If you need to buy a bag to store this unit in, then I would reconsider purchasing this light, as a suitable bag can cost over $100 and may not have been designed to fit this unit properly. You may be better off with other lights that already have a bag provided such as the Godox VL series of lights.



The remote looks like an update version of the original remote and uses 2 AAA batteries. This remote uses the GODOX 2.4G wireless X system.



The inside of the reflector uses special reflective patterns to produce a higher light output. This is evident in the results I obtained when comparing the light output to a light that is using a standard type of reflector.


Lamp Cover

The lamp cover is shallow and not as deep as the Aputure 120D Mark II lamp cover.


Power Cable

The power cable is approximately 5 meters long and uses the standard 3 prong IEC C13 power cable found on most computer systems.



The unit comes with the instruction manual and warranty card.


COB Light


The design of the unit, I would describe as simple, utilitarian, or industrial looking. The All in One nature of this light is one of the main reasons I chose this light. It is quick and easy to set up compared to other lights that require you to connect multiple pieces together to get it running, such as the Aputure 120D Mark II light. It is made of metal and plastic and the construction feels sturdy, but not as compact and solid as the Aputure 120D Mark II light head.


The SL-200W II feels light for its size. It has vented slits that provide airflow to the unit and has two internal fans with bearings, located at the top and bottom of the unit to help circulate the air.



These units use a circular COB led protected by glass.


User Interface

The user interface is located at the rear of the light, and contains a backlit LCD screen, several function buttons and two knobs that are well laid out, intuitive and user friendly.

The knobs are smooth and easy to turn and the buttons are a good size, has a prominent click sound and a spongy or springy feel to it.

Refer to video.


The silence button illuminates when the fan is on and it is rather bright.


Umbrella Clamp

There is an umbrella clamp beneath the unit which makes this useful for those who want to mount an umbrella onto this light or place the light inside an open softbox or a softbox with a honeycomb grid without diffuser. I would advise not to mount this inside a fully enclosed softbox, as heat will build up with this unit.


Bowens Mount

The bowens mounting mechanism on this unit is excellent, with a large sliding button instead of a sliding pin to lock the bowens mount in place. This makes removing your light modifiers much easier. It uses a shallow bowens mounting system, which allows for a variety of different bowens depth light modifiers.


The Godox reflector when mounted on the light though, is not tight fitting and can rattle when moved.

Refer to video.



The yoke can be mounted in two different positions allowing for vertical and horizontal mounting of the light.

Refer to video.


The side tension knob secures the light quiet firmly into position when tightened sufficiently and uses a rubber washer between a Rosetta type locking system, but there is some slack if you do not tighten the side tension knob enough.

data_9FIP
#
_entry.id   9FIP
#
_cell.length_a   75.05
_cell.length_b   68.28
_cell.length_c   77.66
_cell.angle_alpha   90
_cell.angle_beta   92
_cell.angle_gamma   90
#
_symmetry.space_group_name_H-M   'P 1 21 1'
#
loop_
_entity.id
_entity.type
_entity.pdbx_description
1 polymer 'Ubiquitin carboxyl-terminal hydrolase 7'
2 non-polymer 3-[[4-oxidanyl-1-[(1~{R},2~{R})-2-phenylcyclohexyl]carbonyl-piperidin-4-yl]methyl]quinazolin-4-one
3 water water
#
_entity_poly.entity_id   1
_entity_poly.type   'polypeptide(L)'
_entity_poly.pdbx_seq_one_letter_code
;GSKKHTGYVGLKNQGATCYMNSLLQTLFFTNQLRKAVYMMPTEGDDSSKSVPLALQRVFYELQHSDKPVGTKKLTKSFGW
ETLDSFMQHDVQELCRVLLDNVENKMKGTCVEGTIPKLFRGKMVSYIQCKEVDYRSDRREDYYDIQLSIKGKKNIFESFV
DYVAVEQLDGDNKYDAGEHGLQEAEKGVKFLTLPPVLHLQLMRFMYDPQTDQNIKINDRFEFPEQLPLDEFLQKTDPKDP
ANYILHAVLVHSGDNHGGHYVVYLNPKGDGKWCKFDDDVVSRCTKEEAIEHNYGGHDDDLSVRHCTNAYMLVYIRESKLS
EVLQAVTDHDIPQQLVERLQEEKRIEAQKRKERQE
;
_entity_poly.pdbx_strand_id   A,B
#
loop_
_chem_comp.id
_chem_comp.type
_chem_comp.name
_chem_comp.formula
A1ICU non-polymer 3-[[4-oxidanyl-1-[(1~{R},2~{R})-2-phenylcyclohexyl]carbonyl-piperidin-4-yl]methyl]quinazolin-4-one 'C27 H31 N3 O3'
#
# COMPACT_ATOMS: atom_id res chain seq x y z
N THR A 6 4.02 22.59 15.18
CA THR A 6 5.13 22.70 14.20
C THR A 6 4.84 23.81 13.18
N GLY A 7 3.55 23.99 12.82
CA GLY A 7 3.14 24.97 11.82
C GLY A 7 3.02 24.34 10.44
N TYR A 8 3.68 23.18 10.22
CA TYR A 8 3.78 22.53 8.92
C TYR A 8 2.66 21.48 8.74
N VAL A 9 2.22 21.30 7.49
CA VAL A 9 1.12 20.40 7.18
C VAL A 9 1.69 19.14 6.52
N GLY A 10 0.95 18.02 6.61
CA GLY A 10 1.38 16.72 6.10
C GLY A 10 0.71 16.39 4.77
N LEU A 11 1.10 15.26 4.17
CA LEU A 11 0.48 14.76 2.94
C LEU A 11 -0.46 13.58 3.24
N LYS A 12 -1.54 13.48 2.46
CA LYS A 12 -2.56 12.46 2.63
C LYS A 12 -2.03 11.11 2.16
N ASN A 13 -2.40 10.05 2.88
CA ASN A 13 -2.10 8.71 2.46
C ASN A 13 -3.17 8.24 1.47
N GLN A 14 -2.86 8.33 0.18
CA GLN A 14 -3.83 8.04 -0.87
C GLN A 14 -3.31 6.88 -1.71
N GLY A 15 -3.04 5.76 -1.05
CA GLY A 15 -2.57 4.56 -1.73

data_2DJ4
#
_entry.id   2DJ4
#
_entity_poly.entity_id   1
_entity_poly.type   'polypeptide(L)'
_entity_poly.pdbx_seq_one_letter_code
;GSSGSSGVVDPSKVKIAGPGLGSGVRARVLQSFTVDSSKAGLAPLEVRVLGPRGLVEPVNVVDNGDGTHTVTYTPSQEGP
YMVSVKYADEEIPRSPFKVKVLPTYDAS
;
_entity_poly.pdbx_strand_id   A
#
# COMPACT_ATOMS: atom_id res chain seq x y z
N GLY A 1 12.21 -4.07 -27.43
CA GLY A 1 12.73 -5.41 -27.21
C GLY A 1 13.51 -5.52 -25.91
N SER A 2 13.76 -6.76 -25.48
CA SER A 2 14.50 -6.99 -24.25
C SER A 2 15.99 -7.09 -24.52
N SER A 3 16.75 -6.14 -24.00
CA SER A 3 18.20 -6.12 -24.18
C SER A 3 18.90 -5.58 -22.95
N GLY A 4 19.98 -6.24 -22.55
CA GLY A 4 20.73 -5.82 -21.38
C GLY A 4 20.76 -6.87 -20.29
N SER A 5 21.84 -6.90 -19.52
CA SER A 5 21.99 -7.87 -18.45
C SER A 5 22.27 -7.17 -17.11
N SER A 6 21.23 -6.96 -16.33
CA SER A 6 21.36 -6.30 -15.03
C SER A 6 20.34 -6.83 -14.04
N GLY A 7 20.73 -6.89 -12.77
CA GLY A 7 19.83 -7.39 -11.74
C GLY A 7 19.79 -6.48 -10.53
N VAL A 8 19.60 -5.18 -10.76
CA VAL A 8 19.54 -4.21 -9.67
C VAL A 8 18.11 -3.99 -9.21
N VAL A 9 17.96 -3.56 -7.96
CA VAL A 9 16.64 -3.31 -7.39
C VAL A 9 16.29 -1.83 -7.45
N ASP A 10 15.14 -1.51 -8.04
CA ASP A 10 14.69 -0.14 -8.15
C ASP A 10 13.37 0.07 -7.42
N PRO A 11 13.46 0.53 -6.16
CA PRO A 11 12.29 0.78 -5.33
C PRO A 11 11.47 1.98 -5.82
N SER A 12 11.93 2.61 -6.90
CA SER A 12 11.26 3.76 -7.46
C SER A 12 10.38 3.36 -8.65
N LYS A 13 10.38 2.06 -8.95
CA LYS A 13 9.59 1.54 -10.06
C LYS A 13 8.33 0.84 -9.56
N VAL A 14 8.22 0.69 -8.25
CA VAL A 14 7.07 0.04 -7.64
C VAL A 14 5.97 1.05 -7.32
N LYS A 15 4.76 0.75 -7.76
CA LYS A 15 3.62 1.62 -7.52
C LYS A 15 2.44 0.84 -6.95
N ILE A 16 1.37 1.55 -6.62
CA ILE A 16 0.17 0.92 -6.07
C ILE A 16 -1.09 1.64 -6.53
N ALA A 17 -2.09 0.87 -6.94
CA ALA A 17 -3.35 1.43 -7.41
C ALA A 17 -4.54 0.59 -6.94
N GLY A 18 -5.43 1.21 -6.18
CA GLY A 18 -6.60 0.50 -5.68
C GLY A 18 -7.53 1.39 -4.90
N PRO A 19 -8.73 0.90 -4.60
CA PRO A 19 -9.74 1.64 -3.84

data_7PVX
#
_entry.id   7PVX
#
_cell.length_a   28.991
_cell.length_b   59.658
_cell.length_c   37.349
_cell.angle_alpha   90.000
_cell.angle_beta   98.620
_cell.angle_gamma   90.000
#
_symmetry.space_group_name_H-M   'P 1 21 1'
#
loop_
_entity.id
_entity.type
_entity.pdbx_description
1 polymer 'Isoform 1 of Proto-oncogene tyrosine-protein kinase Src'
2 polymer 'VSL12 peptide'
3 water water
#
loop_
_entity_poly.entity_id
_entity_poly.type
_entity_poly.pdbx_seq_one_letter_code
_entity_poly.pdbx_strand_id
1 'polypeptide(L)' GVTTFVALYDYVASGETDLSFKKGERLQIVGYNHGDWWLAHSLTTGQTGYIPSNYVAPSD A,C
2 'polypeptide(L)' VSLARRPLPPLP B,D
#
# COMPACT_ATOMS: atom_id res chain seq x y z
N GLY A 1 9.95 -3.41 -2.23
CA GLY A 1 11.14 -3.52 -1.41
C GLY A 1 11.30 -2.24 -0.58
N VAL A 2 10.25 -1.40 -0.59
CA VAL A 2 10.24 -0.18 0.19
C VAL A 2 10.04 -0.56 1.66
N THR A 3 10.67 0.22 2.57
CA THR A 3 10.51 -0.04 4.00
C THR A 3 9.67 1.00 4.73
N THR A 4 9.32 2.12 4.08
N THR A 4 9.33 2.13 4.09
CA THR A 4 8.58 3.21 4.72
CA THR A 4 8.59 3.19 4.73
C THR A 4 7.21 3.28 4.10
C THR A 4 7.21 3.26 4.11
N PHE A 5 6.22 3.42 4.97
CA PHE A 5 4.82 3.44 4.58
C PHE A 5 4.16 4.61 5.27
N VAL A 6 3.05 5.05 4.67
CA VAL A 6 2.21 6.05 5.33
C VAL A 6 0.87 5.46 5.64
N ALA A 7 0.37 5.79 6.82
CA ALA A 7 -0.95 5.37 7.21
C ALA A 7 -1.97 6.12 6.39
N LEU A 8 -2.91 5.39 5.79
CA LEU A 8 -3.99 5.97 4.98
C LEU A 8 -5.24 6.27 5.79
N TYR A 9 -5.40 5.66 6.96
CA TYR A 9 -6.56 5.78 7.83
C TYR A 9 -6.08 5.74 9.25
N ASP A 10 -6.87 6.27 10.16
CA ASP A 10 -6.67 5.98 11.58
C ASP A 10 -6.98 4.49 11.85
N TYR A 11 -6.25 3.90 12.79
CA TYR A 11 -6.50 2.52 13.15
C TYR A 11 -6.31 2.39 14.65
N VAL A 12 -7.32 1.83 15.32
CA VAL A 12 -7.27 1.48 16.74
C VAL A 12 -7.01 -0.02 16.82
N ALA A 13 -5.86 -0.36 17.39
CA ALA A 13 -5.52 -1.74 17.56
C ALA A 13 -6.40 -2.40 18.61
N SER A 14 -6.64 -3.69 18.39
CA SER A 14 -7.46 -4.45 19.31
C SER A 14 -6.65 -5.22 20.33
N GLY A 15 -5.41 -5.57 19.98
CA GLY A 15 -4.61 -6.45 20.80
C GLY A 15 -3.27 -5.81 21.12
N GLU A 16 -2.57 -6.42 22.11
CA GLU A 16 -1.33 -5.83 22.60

Refer to video.


My concern over this side tension knob system is the durability of the rubber washer as the Rosetta teeth looks sharp. The rubber washer may eventually deteriorate over time especially with constant heavy use or heavy tightening.

Refer to video.


Godox should have supplied a spare rubber washer with this unit.



There are two fans using bearings located at the top and bottom of this unit. The fans always remain on unless you put it into Silent mode.


The two SL-200W II yellow propellers measure approximately 78mm, which is slightly bigger than the approximately 73mm single yellow propeller of the Aputure 120D Mark II fan.


In Silent mode, the light will be limited to 50 watts which is approximately 28% on the SL-200W II power setting in normal mode as indicated by our tests, and the fan will remain off and will not automatically come on if the light gets too hot. Godox has informed us that the light will not get too hot running in Silent mode at this wattage.


In this comparison chart, we can see approximately, how many stops you lose when going into Silent mode as compared to normal mode.

Refer to video.


The reduction in light output in Silent mode, will limit its use to more close up work, especially if you are diffusing this light.


Suggestions for Silent mode

It would have been more useful if Godox removed the wattage limit and included a temperature readout on the unit and added an automatic fan, so that users would be able to monitor if the unit is getting too hot, and therefore manually turn the fan on and also have the safety of an automatic fan that will turn on if the unit begins to overheat.


This will give users better control on how to manage the fan noise when recording a scene where noise could be an issue. For example, users will be able to estimate how much time they may have to record a scene quietly, before they need to turn the fan on because the light is getting too hot. If they have made a misjudgement on how hot the light is running, then the automatic fan would take over.


I presume the SL-150W II light will be quieter than the SL-200W II as it only uses a single fan.